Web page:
The loan will pay for the rest of software I'm building that will automate the deployment of my SaaS platform. This cuts my development time for each new client down by 95% - making me scalable. In a few months I will have it in my hands ready to open up my marketing activity now that I can deliver much more rapidly. It's tempting to use some loan money for marketing activity. Full disclosure, I don't know how to approach marketing yet.
Generally speaking - having access to more capital is a good thing - particularly when you aren't hemorrhaging equity to get access. Have you talked to the bank about closing on your "need" amount, and having them convert the remainder into a line of credit?
Beyond that - this really comes down to a few loan terms, and some math.
How does it impact the payment? Are you comfortable with the payment on the higher amount? How does it change your break even point at the cash flow level?
Are there prepayment - early payment penalties? If so, are they worth the additional capital in the event you don't utilize it and want to pay it down?
How is the loan interest calculated? Is it simple interest or amortized? In the case that its simple interest, you'll pay that interest regardless, because its rolled into the loan from the start.
In any event - best of luck with the upcoming launch and solving the marketing challenge! Happy to help you dig into that further!
Honestly, bank loans are the cheapest capital you'll ever get in your startup and while the cashflow burden of paying them back is a bitch, the small % interest rate is far more favourable than the equity cost of an investor.
Also, having the loan repayments factored into your business plan will enforce good practices and targets. Planning to bootstrap is the best bet (i.e. making enough sales to pay back the loan, and pay salaries), as then you'll have the *option* of whether to raise any angel/venture capital rather than having it forced upon you.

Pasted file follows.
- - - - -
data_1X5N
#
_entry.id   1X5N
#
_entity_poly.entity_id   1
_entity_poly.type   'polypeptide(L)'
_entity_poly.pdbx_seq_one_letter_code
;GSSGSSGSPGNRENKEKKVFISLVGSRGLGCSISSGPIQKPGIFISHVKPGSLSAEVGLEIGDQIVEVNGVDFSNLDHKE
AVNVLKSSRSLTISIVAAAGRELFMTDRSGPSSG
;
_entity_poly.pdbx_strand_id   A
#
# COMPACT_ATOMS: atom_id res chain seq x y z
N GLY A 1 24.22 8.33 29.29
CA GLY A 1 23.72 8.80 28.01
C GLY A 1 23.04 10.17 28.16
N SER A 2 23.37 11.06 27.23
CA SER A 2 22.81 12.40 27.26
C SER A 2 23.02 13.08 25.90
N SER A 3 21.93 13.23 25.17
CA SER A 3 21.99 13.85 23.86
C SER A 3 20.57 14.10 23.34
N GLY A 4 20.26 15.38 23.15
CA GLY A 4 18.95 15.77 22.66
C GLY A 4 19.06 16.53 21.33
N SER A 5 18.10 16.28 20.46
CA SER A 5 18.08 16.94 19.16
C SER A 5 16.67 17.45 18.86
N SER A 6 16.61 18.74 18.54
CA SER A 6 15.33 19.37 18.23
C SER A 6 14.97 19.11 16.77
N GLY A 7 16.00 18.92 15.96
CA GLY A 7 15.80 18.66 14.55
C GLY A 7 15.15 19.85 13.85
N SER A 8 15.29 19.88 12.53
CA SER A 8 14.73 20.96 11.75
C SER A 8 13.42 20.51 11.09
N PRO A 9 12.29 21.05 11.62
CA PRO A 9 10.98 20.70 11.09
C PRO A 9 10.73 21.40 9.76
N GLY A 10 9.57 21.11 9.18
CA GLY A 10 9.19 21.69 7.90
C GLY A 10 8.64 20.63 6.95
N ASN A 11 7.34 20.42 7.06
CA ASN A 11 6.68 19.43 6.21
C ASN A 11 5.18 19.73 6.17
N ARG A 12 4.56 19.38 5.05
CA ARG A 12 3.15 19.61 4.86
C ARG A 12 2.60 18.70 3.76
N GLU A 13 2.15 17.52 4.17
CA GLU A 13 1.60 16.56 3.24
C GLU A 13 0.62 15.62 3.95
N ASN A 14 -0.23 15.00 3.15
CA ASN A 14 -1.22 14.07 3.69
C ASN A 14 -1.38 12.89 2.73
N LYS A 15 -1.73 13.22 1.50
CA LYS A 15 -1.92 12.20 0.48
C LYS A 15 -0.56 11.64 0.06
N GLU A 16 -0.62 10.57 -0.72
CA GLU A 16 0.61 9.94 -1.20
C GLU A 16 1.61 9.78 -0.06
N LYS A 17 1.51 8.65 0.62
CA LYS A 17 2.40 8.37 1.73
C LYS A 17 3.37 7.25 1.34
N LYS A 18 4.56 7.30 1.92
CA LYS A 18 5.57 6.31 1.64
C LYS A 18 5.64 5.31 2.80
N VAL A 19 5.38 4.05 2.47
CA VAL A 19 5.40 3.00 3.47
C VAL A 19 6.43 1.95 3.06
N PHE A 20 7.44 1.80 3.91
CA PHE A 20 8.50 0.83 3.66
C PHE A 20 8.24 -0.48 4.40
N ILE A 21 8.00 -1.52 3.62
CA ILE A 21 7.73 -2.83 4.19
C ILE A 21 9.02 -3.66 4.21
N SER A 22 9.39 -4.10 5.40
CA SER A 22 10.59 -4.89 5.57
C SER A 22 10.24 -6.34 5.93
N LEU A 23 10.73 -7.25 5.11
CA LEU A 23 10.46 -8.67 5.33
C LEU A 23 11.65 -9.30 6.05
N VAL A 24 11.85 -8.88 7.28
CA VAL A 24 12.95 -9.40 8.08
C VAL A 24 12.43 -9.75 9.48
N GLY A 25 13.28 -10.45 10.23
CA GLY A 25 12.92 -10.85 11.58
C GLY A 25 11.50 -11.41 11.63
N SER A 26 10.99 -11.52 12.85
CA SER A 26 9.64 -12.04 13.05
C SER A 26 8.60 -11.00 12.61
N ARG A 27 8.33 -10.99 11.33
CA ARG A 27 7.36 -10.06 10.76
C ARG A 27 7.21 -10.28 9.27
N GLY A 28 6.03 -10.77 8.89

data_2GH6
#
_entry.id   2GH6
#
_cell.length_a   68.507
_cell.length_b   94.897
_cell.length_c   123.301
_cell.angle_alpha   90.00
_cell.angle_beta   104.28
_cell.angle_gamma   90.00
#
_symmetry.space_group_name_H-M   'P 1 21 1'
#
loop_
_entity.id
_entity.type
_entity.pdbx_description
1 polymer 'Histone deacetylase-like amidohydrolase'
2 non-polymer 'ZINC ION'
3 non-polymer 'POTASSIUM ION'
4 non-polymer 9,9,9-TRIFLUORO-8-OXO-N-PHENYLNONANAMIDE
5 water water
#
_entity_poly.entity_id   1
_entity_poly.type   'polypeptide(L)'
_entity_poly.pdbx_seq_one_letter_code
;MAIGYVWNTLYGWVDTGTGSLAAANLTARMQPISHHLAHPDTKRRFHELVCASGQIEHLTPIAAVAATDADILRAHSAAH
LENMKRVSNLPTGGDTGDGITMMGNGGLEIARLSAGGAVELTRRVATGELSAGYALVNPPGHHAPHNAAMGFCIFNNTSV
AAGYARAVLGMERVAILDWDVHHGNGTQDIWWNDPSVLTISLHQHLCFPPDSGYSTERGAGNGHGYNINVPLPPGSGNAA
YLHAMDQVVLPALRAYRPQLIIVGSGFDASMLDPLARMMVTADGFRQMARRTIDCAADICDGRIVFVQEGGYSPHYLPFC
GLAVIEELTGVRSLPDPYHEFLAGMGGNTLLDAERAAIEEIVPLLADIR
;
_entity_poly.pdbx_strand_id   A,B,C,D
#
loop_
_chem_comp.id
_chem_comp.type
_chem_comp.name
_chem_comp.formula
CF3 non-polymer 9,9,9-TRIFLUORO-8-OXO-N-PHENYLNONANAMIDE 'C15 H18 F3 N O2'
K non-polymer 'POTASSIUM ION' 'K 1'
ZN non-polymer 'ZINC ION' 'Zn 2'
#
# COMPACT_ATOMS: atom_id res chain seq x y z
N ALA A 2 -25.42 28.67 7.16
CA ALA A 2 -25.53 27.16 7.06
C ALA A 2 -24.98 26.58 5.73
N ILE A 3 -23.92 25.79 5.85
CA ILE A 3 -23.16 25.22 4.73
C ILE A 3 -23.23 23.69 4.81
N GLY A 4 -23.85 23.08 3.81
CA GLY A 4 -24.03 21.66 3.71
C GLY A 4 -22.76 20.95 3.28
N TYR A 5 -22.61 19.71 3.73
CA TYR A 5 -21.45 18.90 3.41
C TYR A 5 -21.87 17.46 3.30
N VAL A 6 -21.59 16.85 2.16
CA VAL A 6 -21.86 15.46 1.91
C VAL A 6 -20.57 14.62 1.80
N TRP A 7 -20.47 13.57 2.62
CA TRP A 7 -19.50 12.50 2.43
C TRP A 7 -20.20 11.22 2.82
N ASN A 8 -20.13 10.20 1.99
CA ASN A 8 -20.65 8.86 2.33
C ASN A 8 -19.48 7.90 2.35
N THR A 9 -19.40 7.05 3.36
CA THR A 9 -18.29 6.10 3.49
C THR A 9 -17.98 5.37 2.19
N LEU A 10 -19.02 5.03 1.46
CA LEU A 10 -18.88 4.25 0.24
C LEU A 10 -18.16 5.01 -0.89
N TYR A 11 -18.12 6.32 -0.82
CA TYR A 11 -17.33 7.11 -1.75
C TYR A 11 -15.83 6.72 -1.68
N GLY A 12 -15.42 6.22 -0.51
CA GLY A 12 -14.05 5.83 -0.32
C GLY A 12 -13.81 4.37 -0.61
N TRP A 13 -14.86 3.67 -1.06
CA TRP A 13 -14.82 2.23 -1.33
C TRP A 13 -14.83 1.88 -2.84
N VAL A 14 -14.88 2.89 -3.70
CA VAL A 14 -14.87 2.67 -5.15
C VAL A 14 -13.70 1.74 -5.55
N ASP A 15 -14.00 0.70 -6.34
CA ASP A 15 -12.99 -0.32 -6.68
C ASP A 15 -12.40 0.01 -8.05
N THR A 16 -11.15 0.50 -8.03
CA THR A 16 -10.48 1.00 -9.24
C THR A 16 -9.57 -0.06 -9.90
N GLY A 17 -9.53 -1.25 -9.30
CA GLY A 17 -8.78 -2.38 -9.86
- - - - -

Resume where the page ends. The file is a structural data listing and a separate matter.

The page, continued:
In my first two startups, I launched the businesses entirely on commercial debt. In my 4th (and current) I've used a mixture of investment and loans. Happy to talk further about both scenarios.
There are two views here:
1. take the money whilst you can get it because it's not easy to get
2. only take what you need because you're likely to spend it even if you don't need it
There is no 'right' answer. It comes down to how much you trust yourself to make use of the money, it's likely you will always need more than you think.
Some questions to ask yourself:
1. Could I raise the money later when I need it?
2. Will taking the extra money now give me a significant advantage? What extra edge will it give? Is that worth it?
3. is the size of the extra cash so much that it would add extra burden to repayment?
4. Would the extra loan mark you down if/when you go for investment?
Hope that helps. Happy to discuss on a call.
Take the money. But, try to look at this as short-term/current financing which basically means that you should pay it off within a year. You probably will not, but make that your goal.
Secondly, during this year focus on Long Term financing through other investing in your business. Replace the short-term financing with the long term money if you can get enough of it, but be clear with your investors about your intentions.
Best of Luck,
From the Trenches to the Towers Marketing
Simple answer, YES ... with one proviso. Cutting development time by 95% makes additional cash very attractive. On the flip side, too much money too soon can make you sloppy and wasteful ... so find one or two competent people to hold you accountable and don'r spend a discretionary cent without their prior approval. Have you tested your market yet? If not, you may simply be digging a deeper debt hole. Watch out! Check your market!